In my opinion, one of the best “bang for your buck” cuts of meat is the Boston butt. I’m not sure why they call it a butt, when really it’s a shoulder – one of the many mysteries of cookery. You can usually find one for under $10, and I find that we will get countless meals from it. My go-to way to prepare it was always in the slow cooker, with a ton of BBQ sauce. Which, I love. But, after trying it slow roasted in the oven with lots of Mexican spices…I have a new favorite go-to recipe for this budget friendly cut. The final crisping stage of the pork really seals in the flavor. One shoulder yields a ton of meat. I’ll usually plan for burritos or quesadillas one night, and then tacos later in the week. Would be great on nachos too. Perfect for your table on Super Bowl Sunday!

Huevos Rancheros is one of my husband’s favorite things to order at our local Mexican restaurant. Much to his dismay, it’s only available on the lunch menu. We eat so much tex-mex at home, I figured it was about time I gave this classic peasant dish a shot. I had picked some up chorizo at the grocery store last week – so I went ahead and worked it into the recipe. The fat that rendered off the sausage was perfect for cooking the onions – wafting porky goodness throughout the entire dish.

A pretty easy breakfast to throw together on a weekend morning. And, it surely mixes up the pancakes and sausage routine. Also makes for a wonderfully easy dinner, as most folks already have these items on hand. Try this soon!

I never thought I’d say that a meat-stuffed cabbage would be my new favorite dish, but it is true. I guess that’s what living in a house with three guys will do to you! I’d tried a recipe for stuffed cabbage a while back, and I didn’t like it. It used bratwurst, which I’m not the biggest fan of in the first place. Plus, I think the dish and I had just gotten off on the wrong foot to begin with. Cabbage rolls were always something I saw other families eating, and were kind of grossed out by. Meat and cabbage, okay. But, to slather it in tomato sauce? Weird.

I came across this recipe on Pinterest, and I couldn’t wait to try it. I had originally written in Swedish meatballs into our menu for the week, but decided to swap it out for the cabbage rolls where the main ingredients (ground pork and beef) were the same. Completely and totally blew everyone away! They are braised in red wine, and that really does something for the cabbage. Cabbage can be such a harsh flavor, but the wine balances it right out. And, the cabbage mellows the wine out. It’s a win-win! The rice combined with the ground meats really lightens up the texture of the filling, too. Often meat fillings can be so dense and rubbery – this was just right. Also, I’m pleased to report that the tomato sauce fits right in perfectly. You really can’t go wrong when the base for the sauce is the delicious beefy, wine-y braising liquid. If you’re looking for a last minute Christmas Eve supper, look no further. With a little bit of prep work leafing the head of cabbage (that I actually found quite fun!), this is a dinner that takes care of itself on the stove top – so you can spend more time doing the fun stuff. Plus, the scent of it bubbling away is intoxicating…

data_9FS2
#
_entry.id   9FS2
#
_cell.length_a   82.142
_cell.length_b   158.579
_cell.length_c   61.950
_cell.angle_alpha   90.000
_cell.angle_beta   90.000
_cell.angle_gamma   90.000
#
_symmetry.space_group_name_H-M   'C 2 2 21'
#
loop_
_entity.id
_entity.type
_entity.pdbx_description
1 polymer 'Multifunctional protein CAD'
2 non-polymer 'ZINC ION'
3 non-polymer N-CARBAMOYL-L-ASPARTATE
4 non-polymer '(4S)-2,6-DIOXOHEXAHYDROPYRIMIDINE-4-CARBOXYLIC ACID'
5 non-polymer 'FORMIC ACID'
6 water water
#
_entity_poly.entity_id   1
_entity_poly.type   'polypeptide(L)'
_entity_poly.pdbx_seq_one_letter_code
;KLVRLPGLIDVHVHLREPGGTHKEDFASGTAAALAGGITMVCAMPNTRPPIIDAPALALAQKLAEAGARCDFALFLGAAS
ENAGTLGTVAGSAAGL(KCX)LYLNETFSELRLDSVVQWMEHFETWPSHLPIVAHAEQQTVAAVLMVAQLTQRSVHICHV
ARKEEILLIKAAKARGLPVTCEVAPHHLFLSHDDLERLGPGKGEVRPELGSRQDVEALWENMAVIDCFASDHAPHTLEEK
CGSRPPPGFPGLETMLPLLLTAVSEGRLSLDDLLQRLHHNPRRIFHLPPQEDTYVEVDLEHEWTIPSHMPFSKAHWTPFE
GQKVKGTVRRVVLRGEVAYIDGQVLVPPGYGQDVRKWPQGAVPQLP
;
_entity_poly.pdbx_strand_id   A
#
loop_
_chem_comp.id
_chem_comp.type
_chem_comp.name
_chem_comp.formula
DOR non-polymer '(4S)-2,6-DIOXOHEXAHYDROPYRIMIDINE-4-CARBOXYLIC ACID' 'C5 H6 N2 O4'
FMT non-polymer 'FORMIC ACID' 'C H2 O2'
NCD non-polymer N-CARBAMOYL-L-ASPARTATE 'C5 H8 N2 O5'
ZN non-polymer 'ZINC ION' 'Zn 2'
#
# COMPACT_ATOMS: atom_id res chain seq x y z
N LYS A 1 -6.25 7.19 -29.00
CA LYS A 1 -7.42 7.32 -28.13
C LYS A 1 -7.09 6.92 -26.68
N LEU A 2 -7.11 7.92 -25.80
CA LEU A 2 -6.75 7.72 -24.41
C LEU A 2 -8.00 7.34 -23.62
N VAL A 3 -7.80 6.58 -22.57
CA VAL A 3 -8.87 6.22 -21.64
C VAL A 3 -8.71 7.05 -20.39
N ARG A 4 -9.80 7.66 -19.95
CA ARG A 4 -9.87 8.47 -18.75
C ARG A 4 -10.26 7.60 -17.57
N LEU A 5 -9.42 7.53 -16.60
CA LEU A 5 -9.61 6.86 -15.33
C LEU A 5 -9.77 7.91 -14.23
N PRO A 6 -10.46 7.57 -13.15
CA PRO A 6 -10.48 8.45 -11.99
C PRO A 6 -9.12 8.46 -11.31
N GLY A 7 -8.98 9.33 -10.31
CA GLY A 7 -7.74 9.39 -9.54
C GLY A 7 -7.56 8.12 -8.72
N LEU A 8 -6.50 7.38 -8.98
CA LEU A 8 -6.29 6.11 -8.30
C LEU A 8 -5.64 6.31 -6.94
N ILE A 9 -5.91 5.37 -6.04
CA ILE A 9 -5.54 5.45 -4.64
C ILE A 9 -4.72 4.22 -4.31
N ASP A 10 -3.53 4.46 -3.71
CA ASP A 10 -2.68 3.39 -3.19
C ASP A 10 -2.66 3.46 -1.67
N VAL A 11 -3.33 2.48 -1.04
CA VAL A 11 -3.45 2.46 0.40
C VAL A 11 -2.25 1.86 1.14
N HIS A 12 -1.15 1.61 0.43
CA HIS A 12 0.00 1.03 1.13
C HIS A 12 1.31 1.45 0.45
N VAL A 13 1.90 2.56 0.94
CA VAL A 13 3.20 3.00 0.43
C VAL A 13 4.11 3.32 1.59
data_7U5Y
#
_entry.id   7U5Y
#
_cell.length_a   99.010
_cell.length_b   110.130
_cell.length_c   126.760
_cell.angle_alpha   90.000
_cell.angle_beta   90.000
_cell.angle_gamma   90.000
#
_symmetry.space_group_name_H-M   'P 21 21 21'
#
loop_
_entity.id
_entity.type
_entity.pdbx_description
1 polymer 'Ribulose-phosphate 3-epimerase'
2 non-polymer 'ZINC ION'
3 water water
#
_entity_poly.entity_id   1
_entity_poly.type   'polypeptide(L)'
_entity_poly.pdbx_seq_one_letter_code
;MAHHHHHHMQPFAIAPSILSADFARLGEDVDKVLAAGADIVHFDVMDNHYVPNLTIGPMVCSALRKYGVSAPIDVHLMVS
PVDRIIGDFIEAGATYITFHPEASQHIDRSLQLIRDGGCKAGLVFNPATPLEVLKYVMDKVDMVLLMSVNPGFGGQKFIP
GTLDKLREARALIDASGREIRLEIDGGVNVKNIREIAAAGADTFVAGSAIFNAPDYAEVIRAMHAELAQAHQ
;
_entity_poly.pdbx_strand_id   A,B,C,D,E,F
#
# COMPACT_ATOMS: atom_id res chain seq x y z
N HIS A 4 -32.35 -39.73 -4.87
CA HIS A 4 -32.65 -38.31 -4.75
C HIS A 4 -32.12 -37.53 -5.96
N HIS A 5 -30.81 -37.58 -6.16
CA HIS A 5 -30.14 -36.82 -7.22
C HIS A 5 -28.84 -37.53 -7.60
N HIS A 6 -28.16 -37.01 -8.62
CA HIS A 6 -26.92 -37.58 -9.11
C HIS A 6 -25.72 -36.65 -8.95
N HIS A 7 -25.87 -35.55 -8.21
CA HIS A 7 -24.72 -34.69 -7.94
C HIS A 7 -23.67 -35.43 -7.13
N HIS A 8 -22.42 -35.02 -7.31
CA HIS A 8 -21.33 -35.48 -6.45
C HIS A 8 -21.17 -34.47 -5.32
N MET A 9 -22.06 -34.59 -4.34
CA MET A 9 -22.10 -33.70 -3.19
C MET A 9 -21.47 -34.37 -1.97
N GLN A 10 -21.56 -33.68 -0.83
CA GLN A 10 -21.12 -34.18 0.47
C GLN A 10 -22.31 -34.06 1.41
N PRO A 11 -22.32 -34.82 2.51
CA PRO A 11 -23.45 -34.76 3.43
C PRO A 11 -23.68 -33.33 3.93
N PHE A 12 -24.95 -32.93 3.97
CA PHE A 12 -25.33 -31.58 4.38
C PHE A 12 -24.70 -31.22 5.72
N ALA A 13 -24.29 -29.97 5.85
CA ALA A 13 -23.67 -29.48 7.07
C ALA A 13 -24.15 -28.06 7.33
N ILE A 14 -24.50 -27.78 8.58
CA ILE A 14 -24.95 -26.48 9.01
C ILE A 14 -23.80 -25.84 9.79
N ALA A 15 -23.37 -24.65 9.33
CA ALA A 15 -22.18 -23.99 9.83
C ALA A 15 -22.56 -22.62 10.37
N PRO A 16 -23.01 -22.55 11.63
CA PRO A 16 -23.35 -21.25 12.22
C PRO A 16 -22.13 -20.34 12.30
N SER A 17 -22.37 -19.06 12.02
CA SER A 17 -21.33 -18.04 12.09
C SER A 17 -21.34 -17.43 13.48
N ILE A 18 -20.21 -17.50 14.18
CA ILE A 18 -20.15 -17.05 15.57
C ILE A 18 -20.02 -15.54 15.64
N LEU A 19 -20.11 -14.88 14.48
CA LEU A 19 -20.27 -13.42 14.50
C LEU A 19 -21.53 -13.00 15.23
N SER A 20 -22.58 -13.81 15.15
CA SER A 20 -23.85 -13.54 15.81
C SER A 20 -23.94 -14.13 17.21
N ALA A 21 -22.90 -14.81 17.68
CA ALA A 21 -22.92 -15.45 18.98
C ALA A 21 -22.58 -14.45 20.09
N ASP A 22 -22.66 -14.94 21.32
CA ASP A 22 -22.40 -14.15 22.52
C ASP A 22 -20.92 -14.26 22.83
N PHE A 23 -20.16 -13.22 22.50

Also, I finally hopped on the Facebook bandwagon. Stop by and say howdy over there, if you are so inclined. I hope everyone has a very Merry Christmas!


This year for Thanksgiving we made a turkey and a ham. Both turned out fabulous, and leftovers were gobbled up. But, after my husband’s family had gone home – I was left with the bottom portion of the ham shank. I remembered a dish that my mom always used to make with leftover ham. It was a recipe that her mom often made. I knew I wanted to try my hand at it with the remnants of the ham.

Her version included thinly sliced potatoes, layered with a thin sprinkling of flour and plenty of butter. Everything melds to a delicious mess, but I wanted to try my own spin on it. I looked up a couple of recipes, and decided on one that used a cream sauce. The original recipe didn’t call for ham, so of course I added that. I also have a surplus of frozen peas, (as I keep forgetting we have plenty, and end up buying yet another bag every other week at the grocery store) so I added some of those as well. I assembled the casserole mid-afternoon, and placed it in the refrigerator to keep until we were ready to bake it in the evening. I had our book club meeting that night, so Jon put it in the oven and baked it himself. Everyone enjoyed it, especially little Will. He devoured huge quantities of it for 3 nights in a row, until it was gone.

I always enjoy recipes that allow me to use my mandoline. But, if you don’t have one, the potatoes can easily be sliced thinly with a knife.  Also, don’t be alarmed if the dish looks a bit liquid-ey when removed from the oven. After you let it cool for about 10 minutes, it thickens right up. This is the definition of comfort food to me, folks. Add this to your menu to add warmth to one of these cold winters nights!